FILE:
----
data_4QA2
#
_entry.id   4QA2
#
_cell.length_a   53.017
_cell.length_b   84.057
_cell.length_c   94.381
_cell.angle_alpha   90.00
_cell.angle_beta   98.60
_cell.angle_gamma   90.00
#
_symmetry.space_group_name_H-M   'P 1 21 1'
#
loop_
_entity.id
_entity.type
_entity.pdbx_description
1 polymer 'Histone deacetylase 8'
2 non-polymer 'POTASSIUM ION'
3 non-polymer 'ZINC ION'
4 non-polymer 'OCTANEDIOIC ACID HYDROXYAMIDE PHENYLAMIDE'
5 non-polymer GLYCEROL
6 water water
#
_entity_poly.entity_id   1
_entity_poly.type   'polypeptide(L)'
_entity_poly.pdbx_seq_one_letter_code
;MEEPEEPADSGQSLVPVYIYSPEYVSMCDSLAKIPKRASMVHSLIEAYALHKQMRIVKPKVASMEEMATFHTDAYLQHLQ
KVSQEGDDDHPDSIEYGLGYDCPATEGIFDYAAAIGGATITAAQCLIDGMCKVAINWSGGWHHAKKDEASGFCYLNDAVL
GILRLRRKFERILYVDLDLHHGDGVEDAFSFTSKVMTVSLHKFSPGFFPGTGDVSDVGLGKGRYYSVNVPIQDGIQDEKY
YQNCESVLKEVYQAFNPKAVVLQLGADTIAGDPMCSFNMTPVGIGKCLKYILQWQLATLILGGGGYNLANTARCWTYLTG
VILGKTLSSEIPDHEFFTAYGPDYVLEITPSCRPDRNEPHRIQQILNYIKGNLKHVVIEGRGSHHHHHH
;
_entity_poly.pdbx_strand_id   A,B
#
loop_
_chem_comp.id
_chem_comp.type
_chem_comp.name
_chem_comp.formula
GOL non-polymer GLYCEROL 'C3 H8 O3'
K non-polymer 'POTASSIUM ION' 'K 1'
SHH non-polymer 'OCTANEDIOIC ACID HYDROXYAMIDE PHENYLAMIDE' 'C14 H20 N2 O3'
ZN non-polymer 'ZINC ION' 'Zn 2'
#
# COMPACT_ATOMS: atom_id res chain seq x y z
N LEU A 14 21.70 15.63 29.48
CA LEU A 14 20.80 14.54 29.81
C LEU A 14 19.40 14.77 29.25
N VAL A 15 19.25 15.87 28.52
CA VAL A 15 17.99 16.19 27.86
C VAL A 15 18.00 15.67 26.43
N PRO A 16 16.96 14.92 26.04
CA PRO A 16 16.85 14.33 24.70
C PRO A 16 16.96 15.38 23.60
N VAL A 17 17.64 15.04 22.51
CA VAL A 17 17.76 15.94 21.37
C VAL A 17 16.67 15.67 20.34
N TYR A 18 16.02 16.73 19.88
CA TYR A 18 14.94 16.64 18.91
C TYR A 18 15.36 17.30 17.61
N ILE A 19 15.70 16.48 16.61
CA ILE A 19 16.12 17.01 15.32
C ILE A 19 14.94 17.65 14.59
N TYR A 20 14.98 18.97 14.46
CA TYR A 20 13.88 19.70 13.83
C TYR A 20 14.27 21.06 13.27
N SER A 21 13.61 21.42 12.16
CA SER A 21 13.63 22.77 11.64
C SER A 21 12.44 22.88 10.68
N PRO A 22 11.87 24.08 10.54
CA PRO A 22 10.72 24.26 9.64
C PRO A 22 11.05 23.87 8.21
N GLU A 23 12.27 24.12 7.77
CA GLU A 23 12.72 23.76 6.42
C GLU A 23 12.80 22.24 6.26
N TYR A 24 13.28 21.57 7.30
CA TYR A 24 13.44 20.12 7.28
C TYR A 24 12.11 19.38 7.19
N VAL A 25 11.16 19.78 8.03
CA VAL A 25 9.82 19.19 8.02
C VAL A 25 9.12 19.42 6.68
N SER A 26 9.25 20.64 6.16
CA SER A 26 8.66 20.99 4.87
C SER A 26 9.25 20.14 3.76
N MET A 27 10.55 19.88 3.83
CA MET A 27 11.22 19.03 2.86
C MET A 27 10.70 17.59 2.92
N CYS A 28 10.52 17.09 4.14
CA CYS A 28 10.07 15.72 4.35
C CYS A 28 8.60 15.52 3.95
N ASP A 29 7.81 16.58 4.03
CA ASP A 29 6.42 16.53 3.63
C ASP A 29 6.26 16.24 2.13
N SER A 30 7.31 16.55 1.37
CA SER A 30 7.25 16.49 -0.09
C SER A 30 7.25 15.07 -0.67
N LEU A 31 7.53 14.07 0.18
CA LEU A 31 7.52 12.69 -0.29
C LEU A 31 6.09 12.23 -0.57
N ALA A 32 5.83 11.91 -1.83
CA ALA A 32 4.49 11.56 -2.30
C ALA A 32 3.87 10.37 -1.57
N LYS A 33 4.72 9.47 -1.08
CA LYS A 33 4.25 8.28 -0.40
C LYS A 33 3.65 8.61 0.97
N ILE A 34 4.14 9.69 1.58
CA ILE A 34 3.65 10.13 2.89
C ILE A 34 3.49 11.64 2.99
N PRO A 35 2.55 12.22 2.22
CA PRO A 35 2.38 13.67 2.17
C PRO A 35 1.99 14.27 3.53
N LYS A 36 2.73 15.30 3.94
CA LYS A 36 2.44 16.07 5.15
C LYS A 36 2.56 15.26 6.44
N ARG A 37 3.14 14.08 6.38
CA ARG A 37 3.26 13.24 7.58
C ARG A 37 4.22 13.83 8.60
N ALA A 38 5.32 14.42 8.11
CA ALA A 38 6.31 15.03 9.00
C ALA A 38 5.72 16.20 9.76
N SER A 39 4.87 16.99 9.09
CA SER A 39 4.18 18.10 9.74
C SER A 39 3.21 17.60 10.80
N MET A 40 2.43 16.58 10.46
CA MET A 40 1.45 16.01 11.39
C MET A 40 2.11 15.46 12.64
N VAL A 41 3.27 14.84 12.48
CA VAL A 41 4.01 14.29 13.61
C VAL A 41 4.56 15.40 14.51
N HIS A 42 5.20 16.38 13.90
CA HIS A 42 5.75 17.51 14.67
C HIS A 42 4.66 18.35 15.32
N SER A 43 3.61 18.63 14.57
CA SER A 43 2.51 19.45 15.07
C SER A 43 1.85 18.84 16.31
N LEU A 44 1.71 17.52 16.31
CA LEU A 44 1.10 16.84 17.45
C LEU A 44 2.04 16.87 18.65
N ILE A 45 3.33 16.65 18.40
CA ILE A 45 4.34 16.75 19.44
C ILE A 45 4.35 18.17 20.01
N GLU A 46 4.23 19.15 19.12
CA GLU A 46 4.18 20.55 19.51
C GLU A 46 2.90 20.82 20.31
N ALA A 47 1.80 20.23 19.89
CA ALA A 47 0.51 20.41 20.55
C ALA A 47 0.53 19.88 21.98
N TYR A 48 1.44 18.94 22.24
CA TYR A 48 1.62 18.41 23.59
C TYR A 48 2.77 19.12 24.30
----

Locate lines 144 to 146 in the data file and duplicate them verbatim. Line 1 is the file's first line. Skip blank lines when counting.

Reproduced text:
CA GLU A 46 4.18 20.55 19.51
C GLU A 46 2.90 20.82 20.31
N ALA A 47 1.80 20.23 19.89